Instead of being a symbol of exclusion, this year's red carpets have slowly reinforced the message that glamour comes in many colors, shapes and sizes. More ethnically and physically diverse nominees are arriving as better, more substantive and more award-worthy parts are being written and recognized.
After two years of no nominations for actors of color, this year's Academy Awards nominations include seven minority actors. Two-time Oscar winner Denzel Washington ("Fences") and first-time Oscar nominee Ruth Negga ("Loving"), the Ethiopian-Irish actress who was raised in Ireland, are on this diverse list of nominees.
Some designers and expert observers say they hope that as Hollywood becomes more diverse, fashion — and the clothes and sizes the industry offers — will follow.
That dream could be a long way off. High-profile actresses still struggle to find appropriate clothes. After she was Oscar-nominated for "Bridesmaids" in 2012, Melissa McCarthy said she was turned down when she approached several high-level designers for clothes. McCarthy lost the supporting actress Oscar to curvy Octavia Spencer ("The Help"), who also earned acclaim for her custom, beaded gown by Los Angeles designer Tadashi Shoji. Like the characters Spencer often portrays, the designer has become a role model for his embrace of the disenfranchised.
Though he's hardly a household name, Shoji has become Spencer's reliable source for her many red carpet appearances. Since dressing Mo'Nique for her Oscar win in 2010, Shoji also has earned praise for beautifully dressing full-figured actresses such as Gabourey Sidibe and Amber Riley. He's learned from his own collection, which ranges from size 00 to 18, how to fit many body types.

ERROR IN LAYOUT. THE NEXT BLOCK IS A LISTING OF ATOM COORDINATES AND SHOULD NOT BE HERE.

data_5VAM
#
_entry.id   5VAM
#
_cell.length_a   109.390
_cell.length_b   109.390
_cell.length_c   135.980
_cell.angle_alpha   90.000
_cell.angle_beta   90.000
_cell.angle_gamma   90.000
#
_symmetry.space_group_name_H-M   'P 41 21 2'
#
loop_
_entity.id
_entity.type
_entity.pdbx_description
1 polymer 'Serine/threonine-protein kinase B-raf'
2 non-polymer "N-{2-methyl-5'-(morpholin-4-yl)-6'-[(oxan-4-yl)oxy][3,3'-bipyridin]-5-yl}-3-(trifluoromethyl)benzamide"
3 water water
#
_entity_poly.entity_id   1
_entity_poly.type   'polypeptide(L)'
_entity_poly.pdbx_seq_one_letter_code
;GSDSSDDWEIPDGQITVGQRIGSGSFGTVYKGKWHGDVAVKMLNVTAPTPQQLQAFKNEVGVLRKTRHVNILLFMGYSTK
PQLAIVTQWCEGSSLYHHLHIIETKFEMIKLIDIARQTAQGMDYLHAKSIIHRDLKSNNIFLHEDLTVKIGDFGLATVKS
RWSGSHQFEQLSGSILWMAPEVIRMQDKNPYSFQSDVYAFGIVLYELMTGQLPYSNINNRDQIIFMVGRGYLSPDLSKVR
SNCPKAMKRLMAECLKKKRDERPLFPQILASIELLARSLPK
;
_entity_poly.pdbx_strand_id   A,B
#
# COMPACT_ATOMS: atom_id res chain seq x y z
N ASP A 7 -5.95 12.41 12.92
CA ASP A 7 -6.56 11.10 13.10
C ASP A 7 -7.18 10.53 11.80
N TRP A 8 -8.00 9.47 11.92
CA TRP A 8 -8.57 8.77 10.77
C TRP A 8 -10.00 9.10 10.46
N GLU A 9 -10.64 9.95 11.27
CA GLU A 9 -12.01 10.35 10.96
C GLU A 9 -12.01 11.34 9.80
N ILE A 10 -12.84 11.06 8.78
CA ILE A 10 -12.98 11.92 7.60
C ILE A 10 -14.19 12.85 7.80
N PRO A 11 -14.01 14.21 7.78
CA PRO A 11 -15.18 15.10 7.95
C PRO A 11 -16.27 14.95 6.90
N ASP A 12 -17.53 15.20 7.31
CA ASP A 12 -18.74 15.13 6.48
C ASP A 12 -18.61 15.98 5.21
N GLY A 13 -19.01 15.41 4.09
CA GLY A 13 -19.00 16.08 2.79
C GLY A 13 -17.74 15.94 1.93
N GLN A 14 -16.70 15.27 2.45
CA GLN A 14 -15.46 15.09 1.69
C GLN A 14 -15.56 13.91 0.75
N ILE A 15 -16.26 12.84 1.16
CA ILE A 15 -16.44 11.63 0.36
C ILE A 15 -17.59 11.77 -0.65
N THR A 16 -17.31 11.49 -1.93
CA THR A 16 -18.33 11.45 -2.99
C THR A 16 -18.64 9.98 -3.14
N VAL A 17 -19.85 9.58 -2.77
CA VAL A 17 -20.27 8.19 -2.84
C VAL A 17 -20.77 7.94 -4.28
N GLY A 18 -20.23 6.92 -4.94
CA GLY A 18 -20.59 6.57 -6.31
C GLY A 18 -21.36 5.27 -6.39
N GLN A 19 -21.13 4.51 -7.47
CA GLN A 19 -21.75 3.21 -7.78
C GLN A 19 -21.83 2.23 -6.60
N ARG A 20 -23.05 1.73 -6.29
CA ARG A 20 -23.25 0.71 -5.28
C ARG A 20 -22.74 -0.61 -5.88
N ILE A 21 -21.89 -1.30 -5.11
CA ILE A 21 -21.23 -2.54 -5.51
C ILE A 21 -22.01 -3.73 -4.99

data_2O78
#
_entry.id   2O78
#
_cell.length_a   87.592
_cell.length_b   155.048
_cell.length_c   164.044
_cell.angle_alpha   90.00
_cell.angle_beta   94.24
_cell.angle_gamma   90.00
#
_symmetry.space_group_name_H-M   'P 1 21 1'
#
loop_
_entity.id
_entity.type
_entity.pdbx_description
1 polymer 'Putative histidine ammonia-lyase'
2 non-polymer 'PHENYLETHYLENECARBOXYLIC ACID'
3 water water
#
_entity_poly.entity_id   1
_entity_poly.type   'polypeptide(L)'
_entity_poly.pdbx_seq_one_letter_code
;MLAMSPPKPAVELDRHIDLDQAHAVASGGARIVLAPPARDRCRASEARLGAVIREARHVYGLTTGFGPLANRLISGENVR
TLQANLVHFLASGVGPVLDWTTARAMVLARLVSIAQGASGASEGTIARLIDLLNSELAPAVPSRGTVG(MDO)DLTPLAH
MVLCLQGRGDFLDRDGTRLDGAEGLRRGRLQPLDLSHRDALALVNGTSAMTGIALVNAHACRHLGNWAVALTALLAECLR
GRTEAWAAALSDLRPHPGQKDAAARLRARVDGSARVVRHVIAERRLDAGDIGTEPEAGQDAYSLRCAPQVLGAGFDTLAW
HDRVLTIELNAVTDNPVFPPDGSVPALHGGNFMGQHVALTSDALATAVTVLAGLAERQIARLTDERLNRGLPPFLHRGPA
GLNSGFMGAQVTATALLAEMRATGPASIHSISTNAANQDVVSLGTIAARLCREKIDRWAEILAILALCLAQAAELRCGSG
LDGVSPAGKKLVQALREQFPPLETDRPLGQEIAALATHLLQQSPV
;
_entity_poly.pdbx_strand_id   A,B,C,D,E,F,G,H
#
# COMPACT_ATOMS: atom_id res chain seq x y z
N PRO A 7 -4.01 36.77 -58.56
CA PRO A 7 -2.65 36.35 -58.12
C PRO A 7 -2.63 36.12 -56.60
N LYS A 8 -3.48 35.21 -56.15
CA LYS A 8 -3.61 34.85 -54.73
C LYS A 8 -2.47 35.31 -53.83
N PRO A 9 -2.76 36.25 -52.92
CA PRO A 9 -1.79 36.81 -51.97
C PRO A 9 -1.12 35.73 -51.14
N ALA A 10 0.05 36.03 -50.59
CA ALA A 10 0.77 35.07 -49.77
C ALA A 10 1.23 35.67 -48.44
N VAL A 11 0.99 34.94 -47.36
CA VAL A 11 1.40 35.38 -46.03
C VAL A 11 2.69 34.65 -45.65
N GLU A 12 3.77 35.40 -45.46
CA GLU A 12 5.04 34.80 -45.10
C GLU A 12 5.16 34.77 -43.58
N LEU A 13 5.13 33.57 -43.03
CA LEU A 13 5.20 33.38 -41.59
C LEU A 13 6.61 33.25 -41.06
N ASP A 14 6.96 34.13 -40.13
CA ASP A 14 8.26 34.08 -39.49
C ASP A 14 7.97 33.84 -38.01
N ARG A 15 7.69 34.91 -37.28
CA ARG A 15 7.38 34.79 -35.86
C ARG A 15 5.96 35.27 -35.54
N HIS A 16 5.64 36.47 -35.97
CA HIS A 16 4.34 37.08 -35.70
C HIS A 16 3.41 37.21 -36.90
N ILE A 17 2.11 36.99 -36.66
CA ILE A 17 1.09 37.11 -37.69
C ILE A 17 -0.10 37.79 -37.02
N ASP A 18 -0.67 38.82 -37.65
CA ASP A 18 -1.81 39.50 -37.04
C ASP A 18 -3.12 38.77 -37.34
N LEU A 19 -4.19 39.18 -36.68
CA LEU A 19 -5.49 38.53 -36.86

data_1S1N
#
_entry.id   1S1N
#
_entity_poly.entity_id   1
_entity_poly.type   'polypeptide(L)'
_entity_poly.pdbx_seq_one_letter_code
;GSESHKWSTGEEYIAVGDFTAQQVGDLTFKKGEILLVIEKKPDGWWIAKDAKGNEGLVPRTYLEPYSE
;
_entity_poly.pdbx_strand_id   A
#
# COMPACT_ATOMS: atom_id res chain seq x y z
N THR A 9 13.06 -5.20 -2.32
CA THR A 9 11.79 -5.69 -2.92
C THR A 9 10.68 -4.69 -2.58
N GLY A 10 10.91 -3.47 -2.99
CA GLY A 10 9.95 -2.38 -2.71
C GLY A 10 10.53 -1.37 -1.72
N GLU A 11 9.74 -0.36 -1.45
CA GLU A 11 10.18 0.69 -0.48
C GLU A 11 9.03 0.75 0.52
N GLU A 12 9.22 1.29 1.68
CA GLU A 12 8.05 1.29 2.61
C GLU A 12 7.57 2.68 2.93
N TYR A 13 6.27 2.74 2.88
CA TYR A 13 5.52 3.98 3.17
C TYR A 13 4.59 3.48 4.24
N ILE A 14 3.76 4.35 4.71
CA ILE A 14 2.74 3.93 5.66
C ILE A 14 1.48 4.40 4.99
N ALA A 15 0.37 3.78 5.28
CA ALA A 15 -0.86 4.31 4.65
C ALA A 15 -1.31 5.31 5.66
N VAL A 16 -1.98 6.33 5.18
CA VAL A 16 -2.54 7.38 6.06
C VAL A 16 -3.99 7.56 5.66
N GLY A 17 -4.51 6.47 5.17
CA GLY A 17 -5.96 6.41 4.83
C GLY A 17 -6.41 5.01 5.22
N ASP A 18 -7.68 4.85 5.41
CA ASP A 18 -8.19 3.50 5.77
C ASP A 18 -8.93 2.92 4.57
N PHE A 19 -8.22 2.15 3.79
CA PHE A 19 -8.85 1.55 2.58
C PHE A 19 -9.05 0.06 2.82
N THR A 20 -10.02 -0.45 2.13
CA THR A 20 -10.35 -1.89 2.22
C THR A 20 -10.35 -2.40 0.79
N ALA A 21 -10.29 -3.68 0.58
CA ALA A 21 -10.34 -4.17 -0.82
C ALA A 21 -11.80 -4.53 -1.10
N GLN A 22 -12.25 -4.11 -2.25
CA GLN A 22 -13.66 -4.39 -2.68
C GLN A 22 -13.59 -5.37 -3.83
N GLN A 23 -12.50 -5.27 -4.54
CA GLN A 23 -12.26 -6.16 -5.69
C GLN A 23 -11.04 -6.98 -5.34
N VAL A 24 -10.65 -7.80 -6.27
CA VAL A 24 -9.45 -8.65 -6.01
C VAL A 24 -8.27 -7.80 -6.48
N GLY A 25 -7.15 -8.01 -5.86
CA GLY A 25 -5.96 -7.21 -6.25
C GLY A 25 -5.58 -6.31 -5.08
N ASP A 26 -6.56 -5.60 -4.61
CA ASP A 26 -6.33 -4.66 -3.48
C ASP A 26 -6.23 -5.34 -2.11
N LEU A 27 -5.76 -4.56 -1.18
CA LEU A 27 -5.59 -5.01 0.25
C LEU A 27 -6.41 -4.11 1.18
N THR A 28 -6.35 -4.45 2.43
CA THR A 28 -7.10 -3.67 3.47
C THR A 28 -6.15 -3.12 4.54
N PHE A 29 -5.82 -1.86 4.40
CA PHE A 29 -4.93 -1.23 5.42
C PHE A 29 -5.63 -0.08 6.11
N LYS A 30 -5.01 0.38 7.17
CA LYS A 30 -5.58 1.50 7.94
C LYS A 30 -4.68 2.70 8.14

"Everything is proportion," he said. "My forte is that I can make any kind of figure beautiful. As much as possible, I can make a figure fuller or smaller, or short or taller." He also takes steps that many manufacturers don't, such as hiring fit models in petite, regular and plus sizes in Los Angeles, New York and China. The practice is costly and time-consuming but delivers a properly sized and scaled garment — and scores of adoring, loyal customers.
Designer Christian Siriano also has boosted his profile by expertly dressing a range of women for the red carpet, from slender Gwyneth Paltrow to curvy Jennifer Lopez and Christina Hendricks and stately "Ghostbusters" star Leslie Jones, who took to Twitter last year to say no one wanted to dress her before Siriano stepped in.
"I like showcasing my work on all these different types of women because my customer is all types of women," Siriano said. "It's much better for us to show that we can do all kinds of sizes and silhouettes." His business, and his clients, benefit.
"It's a trickle-down effect," Siriano said. "If you make one actress look beautiful, then [stylists] want you to dress another. Then other women want to look the same way or better," he said. Siriano said he hopes that welcoming, not shunning, actresses helps end prejudice.
"It's really important for actresses who can't find something to wear to really be vocal about what is happening. I think what happened with Leslie was a great example of that," he said, adding that shunning "probably happens more often than people will admit. I'm sure lots of actresses don't talk about it; that they're embarrassed."
Silence allows the stigma to continue and may contribute to the reluctance of high-fashion designers to dress non-standard figures. "No real designer is stepping up to the plate, besides Christian Siriano," said L.A.-based stylist Melissa Chataigne. "Give me a curvy girl who is wearing a high-end designer. It doesn't exist."
Time will tell if this year's more diverse nominees are part of a movement — or just a moment. Progress is gradual but noticeable. Golden Globe winner Tracee Ellis Ross ("black-ish") has been the most notable example of late, wearing body-conscious designs from Zuhair Murad. She's a smart actress and shapely woman of color who also is over 40 and slays on the red carpet.